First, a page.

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Sankashti Chaturthi (संकष्टी चतुर्थी, సంకటహర చతుర్థి, சங்கடஹர சதுர்த்தி, સંકષ્ટી ચતુર્થી). To 30 May, this Hindu vrat (pious observance) is celebrated in both the northern and southern states of India, with special festivities in the state of Maharashtra and in South India. On this holy day, Lord Shiva declared the supremacy of His son, Sankashti (Lord Ganesha) over all other Gods except Vishnu, Lakshmi and Parvati. The vrat is observed during every Hindu Lunar Calendar month on the chaturthi (4th day) of the Krishna Paksha (waning phase of the moon). Sankashti is of Sanskrit origin and implies deliverance from difficult times and chaturthi is the 4th day (the day of Lord Ganesha). Thus, this is a propitious day for worshipping Lord Ganesha and seeking help to overcome all obstacles in life and to be victorious in every difficult situation. Childless couples observe the vrat so as to be blessed with offspring. Devotees rise early and dedicate the day to worshipping Lord Ganesha, observing a strict fast in his honour although some keep a partial fast, eating only fruit, vegetables and roots. Tapioca, peanuts, potatoes and herbs are used to make sabudana khichadi. A lamp is lit and the statue of Lord Ganesha is decorated with Durva (Bermuda grass) and fresh flowers. Normally, other puja (worship) rituals include burning incense and reciting the Vedic (religious texts) mantras, followed by the reading of the vrat katha (ancient legend) for the month. The fast is broken only after worshipping Lord Ganesha in the evening and sighting the moon. Special puja rituals are dedicated to Chandra (the God of the Moon), with the sprinkling of water, chandan (sandalwood) paste, consecrated rice and flowers towards the moon. In each Lunar month, the God Ganesha is worshipped with different peeta (Lotus petals) and names. Each of the 13 vrats has a specific purpose and legend, its vrat katha. There is also a final katha for the adika extra month in the Hindu calendar that is intercalated about once every 32.5 months to keep the Lunar and Solar calendars aligned. Image: prokerala.com.
Pope St Paul VI (Paolo VI, Paulus VI, Giovanni Battista Enrico Antonio Maria Montini) (1897-1978). Liturgical Memorial celebrating date of priestly ordination of Italian Lombard Bishop of Rome who was educated by the Jesuits and ordained priest on 29 May 1920. He continued to study and entered the central papal governing bureaucracy of the Catholic Church, never becoming a parish priest. Montini had a foreign posting in the diplomatic service of the Holy See in Poland in 1923. In 1954, he was appointed Archbishop of Milan and gave a friendly welcome to a group of Anglican clergy visiting Milan in 1957, subsequently exchanging letters with the Archbishop of Canterbury. Montini was made a Cardinal in 1958 and journeyed to Africa in 1962, where he visited Ghana, Sudan, Kenya, the Congo, Rhodesia, South Africa and Nigeria. He made 15 other trips, visiting Brazil and the USA in 1960. In 1963, Montini was elected Pope on the 6th ballot of the papal conclave and took the name of Paul VI. He re-convened the Second Vatican Council (Vatican II), took charge of the interpretation and implementation of its wide-ranging mandates and, following Ambrose of Milan, named Mary as the Mother of the Church. Paul VI described himself as a humble servant for a suffering humanity and demanded significant changes from the rich in North America and Europe in favour of the poor in the Third World. His positions on birth control, promulgated famously in the 1968 encyclical Humanae Vitae, were often contested, especially in Western Europe and North America. The same opposition emerged in reaction to the political aspects of some of his teaching. Pope Paul VI became the first Pope to visit 6 continents. In 1964 and 1967, he visited the Orthodox Patriarchs of Jerusalem and Constantinople, the first Pope since the 9th Century to visit the East, and he labelled the Eastern Churches as sister churches. In 1964 he passed through Beirut and in Jerusalem rescinded the excommunications of the 1054 Great Schism. In 1964, the Lutherans in Reykjavík were the first Protestant church to offer dialogue to the Catholic Church, the dialogue with the Methodist Church beginning in 1965 and with the Reformed Churches 4 years later. The Archbishop of Canterbury met with Paul VI in 1966, the first official encounter between the leaders of the Roman Catholic and Anglican churches since their 1534 separation. In 1966, Paul VI was twice denied permission to visit Poland for the 1,000th anniversary of the introduction of Christianity in Poland. In 1970 he was slightly wounded in an assassination attempt at Manila International Airport in the Philippines. Paul VI died in the Apostolic Palace at Castel Gandolfo, the summer residence and vacation retreat for the leader of the Catholic Church, 25 km from Rome. He was buried in the earth in a grave beneath the floor of Saint Peter’s Basilica, in an area of the Basilica’s crypt near the tombs of other popes. A miracle was attributed to the intercession of the late pontiff, the curing of an unborn child in California in the 1990s, and the second miracle required for his canonisation was reported to have occurred in 2014, a pregnancy that had been at great risk. Venerated in Catholic and Palmarian Catholic Churches. Feast Day 30 May, Ambrosian Rite. Patron of Archdiocese of Milan, Paul VI Pontifical Institute, Second Vatican Council, Diocese of Brescia, Concesio, Magenta, Paderno Dugnano. Image: saltandlighttv.com.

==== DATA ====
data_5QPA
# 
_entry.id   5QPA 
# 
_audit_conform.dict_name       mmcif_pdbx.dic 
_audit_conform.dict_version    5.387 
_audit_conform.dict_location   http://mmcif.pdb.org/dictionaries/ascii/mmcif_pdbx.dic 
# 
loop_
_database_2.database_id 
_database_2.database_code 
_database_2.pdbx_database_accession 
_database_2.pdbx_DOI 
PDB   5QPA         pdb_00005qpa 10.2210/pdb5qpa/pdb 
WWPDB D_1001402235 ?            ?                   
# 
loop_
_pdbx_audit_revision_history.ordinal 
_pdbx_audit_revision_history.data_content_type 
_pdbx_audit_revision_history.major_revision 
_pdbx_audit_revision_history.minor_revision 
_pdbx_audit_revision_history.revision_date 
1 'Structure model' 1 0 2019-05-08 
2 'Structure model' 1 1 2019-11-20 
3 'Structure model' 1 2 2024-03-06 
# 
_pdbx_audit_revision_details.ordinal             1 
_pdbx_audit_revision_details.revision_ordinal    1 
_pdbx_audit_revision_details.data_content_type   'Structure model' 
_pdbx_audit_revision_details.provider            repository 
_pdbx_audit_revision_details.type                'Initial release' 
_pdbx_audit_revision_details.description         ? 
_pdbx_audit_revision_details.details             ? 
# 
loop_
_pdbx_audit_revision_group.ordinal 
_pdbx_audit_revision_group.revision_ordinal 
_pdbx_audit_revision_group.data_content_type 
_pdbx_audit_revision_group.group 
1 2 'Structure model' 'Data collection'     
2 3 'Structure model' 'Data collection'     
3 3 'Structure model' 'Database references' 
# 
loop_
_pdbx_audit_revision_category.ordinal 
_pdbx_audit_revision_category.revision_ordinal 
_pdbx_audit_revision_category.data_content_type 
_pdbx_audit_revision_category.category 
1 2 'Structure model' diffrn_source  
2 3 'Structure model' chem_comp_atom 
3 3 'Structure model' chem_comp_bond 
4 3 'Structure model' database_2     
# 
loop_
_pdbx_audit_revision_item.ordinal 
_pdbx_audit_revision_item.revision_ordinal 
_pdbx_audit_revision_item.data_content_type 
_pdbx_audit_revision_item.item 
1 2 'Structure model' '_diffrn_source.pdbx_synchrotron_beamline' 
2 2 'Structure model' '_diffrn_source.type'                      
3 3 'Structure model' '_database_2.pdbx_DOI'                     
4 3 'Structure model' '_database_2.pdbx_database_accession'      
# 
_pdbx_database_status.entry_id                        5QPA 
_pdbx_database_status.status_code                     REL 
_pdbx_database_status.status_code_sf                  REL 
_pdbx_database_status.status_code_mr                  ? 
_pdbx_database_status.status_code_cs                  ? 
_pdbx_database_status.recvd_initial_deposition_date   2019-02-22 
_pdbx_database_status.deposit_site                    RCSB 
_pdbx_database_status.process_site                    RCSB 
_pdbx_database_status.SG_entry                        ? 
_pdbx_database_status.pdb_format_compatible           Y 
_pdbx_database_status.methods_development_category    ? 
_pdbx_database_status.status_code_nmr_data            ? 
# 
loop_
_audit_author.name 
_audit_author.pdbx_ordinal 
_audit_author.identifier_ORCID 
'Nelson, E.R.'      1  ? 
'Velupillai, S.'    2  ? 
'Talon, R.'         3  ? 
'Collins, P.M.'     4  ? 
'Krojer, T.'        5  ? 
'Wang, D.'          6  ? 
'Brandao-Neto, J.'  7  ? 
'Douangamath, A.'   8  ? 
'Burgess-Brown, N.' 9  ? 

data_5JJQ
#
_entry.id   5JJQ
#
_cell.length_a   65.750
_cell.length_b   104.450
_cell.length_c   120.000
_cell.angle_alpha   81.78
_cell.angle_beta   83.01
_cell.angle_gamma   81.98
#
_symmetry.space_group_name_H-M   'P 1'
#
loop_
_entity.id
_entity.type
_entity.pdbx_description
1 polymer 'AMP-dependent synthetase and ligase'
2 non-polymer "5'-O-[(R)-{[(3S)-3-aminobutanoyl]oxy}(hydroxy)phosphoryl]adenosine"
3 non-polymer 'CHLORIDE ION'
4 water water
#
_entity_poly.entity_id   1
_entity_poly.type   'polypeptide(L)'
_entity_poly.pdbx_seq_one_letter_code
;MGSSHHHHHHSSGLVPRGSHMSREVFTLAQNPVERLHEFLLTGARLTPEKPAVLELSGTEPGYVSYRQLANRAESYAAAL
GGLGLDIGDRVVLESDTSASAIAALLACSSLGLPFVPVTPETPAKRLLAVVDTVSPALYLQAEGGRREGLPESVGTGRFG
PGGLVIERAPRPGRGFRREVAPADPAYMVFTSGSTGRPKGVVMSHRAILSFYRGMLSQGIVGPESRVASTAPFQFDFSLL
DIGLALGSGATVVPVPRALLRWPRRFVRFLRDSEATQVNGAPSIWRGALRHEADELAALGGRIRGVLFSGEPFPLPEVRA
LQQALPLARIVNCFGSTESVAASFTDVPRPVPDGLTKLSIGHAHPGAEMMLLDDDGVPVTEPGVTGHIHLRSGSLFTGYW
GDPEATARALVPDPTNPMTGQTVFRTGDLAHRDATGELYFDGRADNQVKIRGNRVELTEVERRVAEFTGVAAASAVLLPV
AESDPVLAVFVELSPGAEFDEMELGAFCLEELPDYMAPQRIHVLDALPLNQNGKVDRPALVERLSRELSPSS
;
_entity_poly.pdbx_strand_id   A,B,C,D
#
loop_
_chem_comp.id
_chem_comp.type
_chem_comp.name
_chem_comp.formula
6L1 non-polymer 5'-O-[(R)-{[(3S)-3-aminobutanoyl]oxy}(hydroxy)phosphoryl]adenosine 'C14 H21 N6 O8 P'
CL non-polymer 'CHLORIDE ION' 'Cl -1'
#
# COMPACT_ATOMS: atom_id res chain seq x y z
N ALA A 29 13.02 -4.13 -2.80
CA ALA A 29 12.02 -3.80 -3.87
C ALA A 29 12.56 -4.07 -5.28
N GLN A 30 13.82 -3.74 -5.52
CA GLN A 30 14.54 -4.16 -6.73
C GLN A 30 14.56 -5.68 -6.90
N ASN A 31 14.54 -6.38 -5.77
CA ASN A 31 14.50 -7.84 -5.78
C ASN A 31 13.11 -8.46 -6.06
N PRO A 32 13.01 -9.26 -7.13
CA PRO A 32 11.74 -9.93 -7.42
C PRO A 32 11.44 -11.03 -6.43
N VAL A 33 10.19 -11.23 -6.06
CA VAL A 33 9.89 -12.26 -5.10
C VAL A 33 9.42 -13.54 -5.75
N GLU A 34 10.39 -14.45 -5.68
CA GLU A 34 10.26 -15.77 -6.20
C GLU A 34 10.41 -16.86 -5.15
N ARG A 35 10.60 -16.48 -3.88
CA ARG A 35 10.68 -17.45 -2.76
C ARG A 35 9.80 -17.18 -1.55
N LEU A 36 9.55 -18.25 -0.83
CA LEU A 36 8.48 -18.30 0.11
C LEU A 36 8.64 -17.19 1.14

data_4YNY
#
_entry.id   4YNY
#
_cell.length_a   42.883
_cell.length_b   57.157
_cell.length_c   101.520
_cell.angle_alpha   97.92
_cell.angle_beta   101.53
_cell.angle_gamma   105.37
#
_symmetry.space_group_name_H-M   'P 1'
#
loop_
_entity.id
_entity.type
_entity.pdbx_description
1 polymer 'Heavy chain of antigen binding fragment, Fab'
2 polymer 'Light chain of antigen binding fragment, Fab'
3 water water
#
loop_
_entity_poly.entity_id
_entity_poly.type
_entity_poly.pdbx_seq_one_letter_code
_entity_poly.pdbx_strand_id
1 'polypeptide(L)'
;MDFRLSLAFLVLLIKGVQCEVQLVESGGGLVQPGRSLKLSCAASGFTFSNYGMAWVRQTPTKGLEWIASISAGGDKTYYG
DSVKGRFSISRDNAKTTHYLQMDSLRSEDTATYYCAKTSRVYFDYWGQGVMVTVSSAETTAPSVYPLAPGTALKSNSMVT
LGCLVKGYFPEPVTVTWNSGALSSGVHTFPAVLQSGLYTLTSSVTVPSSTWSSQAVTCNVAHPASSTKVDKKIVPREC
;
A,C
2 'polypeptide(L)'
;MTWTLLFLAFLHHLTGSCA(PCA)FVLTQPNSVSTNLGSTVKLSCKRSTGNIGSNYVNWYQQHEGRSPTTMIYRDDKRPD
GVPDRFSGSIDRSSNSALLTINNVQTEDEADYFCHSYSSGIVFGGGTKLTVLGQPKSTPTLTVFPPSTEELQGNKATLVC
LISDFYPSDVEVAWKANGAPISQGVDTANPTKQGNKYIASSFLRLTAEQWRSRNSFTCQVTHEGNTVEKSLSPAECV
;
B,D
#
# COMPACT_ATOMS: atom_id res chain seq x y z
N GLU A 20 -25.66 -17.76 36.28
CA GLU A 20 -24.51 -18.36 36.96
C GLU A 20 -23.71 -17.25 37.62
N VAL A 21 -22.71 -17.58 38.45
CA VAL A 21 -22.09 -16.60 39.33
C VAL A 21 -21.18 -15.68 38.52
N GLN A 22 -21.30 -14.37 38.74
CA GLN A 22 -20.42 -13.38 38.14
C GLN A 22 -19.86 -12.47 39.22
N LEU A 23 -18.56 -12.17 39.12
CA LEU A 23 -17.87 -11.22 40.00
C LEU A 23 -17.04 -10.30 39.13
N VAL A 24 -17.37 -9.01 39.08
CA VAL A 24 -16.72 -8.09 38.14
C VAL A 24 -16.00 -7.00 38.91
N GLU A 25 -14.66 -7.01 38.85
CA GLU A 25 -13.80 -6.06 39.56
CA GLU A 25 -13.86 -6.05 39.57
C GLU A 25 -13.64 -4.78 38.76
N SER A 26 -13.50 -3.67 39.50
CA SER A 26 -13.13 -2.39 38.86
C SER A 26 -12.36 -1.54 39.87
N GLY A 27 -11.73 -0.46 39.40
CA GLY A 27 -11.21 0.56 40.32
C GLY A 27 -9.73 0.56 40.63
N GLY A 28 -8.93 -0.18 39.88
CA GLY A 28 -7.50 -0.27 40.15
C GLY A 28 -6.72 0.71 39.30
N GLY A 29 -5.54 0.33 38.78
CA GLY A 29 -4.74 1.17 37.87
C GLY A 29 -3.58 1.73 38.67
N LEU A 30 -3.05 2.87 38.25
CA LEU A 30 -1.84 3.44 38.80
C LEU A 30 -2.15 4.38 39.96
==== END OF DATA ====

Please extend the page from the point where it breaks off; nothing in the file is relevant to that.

Jiří Třanovský (Rev George Tranoscius, Jerzy Trzanowski, Georgius Tranoscius) (c1592-1637). Evangelical Lutheran Churches in America and Canada commemoration of the death of the priest and hymnwriter born in Teschen, Poland, and known as the father of Slovak hymnody and the Luther of the Slavs. In 1607, he was admitted to the University of Wittenberg, where Martin Luther had taught less than a century earlier. Upon graduation, he travelled in Bohemia proper and Silesia and in 1612 became a teacher in Prague. In 1616, Třanovský was ordained a priest and served as a pastor for 4 years. Persecution of Lutherans in Bohemia forced him into exile and he was imprisoned in 1623. He accepted a call to be pastor to a church in Teschen and from 1631 to 1637 he served as pastor in a church in present-day Slovakia. In 1629, he had published his first hymnal, the Odarum Sacrarum sive Hymnorum Libri III (Three Books of Sacred Odes or Hymns). His most important and famous work was the 1636 Cithara Sanctorum (Lyre of the Saints), written in Czech and forming the basis of Czech and Slovak Lutheran hymnody to the present day. Třanovský’s hymnbook and the Bible of Kraliçe (also in Czech) became the cornerstones of the Slovak Reformation. Třanovský died in Liptószentmiklós, Kingdom of Hungary (now Slovakia) and was buried in an unmarked grave at his church there. Venerated in Lutheranism. Image: en.wikipedia.org.